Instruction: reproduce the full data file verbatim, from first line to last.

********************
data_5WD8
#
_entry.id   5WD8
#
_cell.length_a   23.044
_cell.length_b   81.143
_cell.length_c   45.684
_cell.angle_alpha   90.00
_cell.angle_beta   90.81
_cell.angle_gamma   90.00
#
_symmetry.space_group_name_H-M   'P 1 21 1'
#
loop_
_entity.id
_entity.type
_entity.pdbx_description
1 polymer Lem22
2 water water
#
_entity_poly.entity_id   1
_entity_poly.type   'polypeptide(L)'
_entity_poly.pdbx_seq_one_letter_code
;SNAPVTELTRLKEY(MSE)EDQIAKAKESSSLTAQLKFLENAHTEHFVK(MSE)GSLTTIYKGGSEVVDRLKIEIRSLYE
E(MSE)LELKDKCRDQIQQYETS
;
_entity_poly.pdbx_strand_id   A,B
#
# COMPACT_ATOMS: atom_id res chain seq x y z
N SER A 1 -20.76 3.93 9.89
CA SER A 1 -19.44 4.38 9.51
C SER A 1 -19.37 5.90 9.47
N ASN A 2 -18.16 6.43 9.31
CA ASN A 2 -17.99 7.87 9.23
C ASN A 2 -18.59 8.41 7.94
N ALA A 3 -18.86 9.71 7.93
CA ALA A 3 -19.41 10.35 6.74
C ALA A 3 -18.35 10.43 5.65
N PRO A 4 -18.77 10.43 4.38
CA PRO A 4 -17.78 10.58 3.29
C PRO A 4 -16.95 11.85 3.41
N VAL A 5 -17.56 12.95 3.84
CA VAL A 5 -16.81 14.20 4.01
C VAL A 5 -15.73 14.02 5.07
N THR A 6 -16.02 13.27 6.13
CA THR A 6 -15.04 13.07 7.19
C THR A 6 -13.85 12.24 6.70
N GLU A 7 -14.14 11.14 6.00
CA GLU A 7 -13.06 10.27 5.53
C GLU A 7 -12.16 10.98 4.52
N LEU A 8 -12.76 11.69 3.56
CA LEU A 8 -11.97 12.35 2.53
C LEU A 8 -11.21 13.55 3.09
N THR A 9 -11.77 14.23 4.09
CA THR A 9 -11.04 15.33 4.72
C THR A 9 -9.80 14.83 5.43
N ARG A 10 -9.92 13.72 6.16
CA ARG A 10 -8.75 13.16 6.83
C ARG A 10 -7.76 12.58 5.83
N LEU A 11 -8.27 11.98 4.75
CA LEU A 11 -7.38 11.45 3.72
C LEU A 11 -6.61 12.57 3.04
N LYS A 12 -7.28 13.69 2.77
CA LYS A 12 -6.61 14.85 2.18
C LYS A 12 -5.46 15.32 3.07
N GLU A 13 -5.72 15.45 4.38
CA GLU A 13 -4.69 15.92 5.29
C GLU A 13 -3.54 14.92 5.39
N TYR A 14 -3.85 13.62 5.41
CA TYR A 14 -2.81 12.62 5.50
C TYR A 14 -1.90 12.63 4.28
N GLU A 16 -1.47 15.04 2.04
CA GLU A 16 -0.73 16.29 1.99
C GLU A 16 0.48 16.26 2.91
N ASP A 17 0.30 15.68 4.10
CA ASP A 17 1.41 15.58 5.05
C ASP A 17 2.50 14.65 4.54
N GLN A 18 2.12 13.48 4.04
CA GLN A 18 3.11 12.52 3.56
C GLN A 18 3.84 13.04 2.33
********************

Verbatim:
data_5WD8
#
_entry.id   5WD8
#
_cell.length_a   23.044
_cell.length_b   81.143
_cell.length_c   45.684
_cell.angle_alpha   90.00
_cell.angle_beta   90.81
_cell.angle_gamma   90.00
#
_symmetry.space_group_name_H-M   'P 1 21 1'
#
loop_
_entity.id
_entity.type
_entity.pdbx_description
1 polymer Lem22
2 water water
#
_entity_poly.entity_id   1
_entity_poly.type   'polypeptide(L)'
_entity_poly.pdbx_seq_one_letter_code
;SNAPVTELTRLKEY(MSE)EDQIAKAKESSSLTAQLKFLENAHTEHFVK(MSE)GSLTTIYKGGSEVVDRLKIEIRSLYE
E(MSE)LELKDKCRDQIQQYETS
;
_entity_poly.pdbx_strand_id   A,B
#
# COMPACT_ATOMS: atom_id res chain seq x y z
N SER A 1 -20.76 3.93 9.89
CA SER A 1 -19.44 4.38 9.51
C SER A 1 -19.37 5.90 9.47
N ASN A 2 -18.16 6.43 9.31
CA ASN A 2 -17.99 7.87 9.23
C ASN A 2 -18.59 8.41 7.94
N ALA A 3 -18.86 9.71 7.93
CA ALA A 3 -19.41 10.35 6.74
C ALA A 3 -18.35 10.43 5.65
N PRO A 4 -18.77 10.43 4.38
CA PRO A 4 -17.78 10.58 3.29
C PRO A 4 -16.95 11.85 3.41
N VAL A 5 -17.56 12.95 3.84
CA VAL A 5 -16.81 14.20 4.01
C VAL A 5 -15.73 14.02 5.07
N THR A 6 -16.02 13.27 6.13
CA THR A 6 -15.04 13.07 7.19
C THR A 6 -13.85 12.24 6.70
N GLU A 7 -14.14 11.14 6.00
CA GLU A 7 -13.06 10.27 5.53
C GLU A 7 -12.16 10.98 4.52
N LEU A 8 -12.76 11.69 3.56
CA LEU A 8 -11.97 12.35 2.53
C LEU A 8 -11.21 13.55 3.09
N THR A 9 -11.77 14.23 4.09
CA THR A 9 -11.04 15.33 4.72
C THR A 9 -9.80 14.83 5.43
N ARG A 10 -9.92 13.72 6.16
CA ARG A 10 -8.75 13.16 6.83
C ARG A 10 -7.76 12.58 5.83
N LEU A 11 -8.27 11.98 4.75
CA LEU A 11 -7.38 11.45 3.72
C LEU A 11 -6.61 12.57 3.04
N LYS A 12 -7.28 13.69 2.77
CA LYS A 12 -6.61 14.85 2.18
C LYS A 12 -5.46 15.32 3.07
N GLU A 13 -5.72 15.45 4.38
CA GLU A 13 -4.69 15.92 5.29
C GLU A 13 -3.54 14.92 5.39
N TYR A 14 -3.85 13.62 5.41
CA TYR A 14 -2.81 12.62 5.50
C TYR A 14 -1.90 12.63 4.28
N GLU A 16 -1.47 15.04 2.04
CA GLU A 16 -0.73 16.29 1.99
C GLU A 16 0.48 16.26 2.91
N ASP A 17 0.30 15.68 4.10
CA ASP A 17 1.41 15.58 5.05
C ASP A 17 2.50 14.65 4.54
N GLN A 18 2.12 13.48 4.04
CA GLN A 18 3.11 12.52 3.56
C GLN A 18 3.84 13.04 2.33